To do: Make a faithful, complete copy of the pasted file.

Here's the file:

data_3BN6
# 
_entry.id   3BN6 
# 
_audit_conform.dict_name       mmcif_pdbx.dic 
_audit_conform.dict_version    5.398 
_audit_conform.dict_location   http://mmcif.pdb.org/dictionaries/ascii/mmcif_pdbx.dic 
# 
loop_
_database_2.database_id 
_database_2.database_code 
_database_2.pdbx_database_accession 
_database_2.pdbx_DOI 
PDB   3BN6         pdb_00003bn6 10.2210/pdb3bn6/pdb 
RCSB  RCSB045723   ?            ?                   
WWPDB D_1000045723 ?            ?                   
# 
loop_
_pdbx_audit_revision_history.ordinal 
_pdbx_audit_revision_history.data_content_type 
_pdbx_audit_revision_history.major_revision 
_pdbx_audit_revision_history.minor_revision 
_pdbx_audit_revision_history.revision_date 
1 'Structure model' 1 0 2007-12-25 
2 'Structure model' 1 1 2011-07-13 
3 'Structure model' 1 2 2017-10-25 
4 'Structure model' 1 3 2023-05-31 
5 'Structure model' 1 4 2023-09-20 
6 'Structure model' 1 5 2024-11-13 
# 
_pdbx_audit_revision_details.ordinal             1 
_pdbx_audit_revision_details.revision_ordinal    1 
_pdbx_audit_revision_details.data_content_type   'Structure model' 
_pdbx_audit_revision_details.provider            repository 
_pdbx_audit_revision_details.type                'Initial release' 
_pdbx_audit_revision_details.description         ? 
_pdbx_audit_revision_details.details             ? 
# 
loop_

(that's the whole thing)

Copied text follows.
data_3BN6
# 
_entry.id   3BN6 
# 
_audit_conform.dict_name       mmcif_pdbx.dic 
_audit_conform.dict_version    5.398 
_audit_conform.dict_location   http://mmcif.pdb.org/dictionaries/ascii/mmcif_pdbx.dic 
# 
loop_
_database_2.database_id 
_database_2.database_code 
_database_2.pdbx_database_accession 
_database_2.pdbx_DOI 
PDB   3BN6         pdb_00003bn6 10.2210/pdb3bn6/pdb 
RCSB  RCSB045723   ?            ?                   
WWPDB D_1000045723 ?            ?                   
# 
loop_
_pdbx_audit_revision_history.ordinal 
_pdbx_audit_revision_history.data_content_type 
_pdbx_audit_revision_history.major_revision 
_pdbx_audit_revision_history.minor_revision 
_pdbx_audit_revision_history.revision_date 
1 'Structure model' 1 0 2007-12-25 
2 'Structure model' 1 1 2011-07-13 
3 'Structure model' 1 2 2017-10-25 
4 'Structure model' 1 3 2023-05-31 
5 'Structure model' 1 4 2023-09-20 
6 'Structure model' 1 5 2024-11-13 
# 
_pdbx_audit_revision_details.ordinal             1 
_pdbx_audit_revision_details.revision_ordinal    1 
_pdbx_audit_revision_details.data_content_type   'Structure model' 
_pdbx_audit_revision_details.provider            repository 
_pdbx_audit_revision_details.type                'Initial release' 
_pdbx_audit_revision_details.description         ? 
_pdbx_audit_revision_details.details             ? 
# 
loop_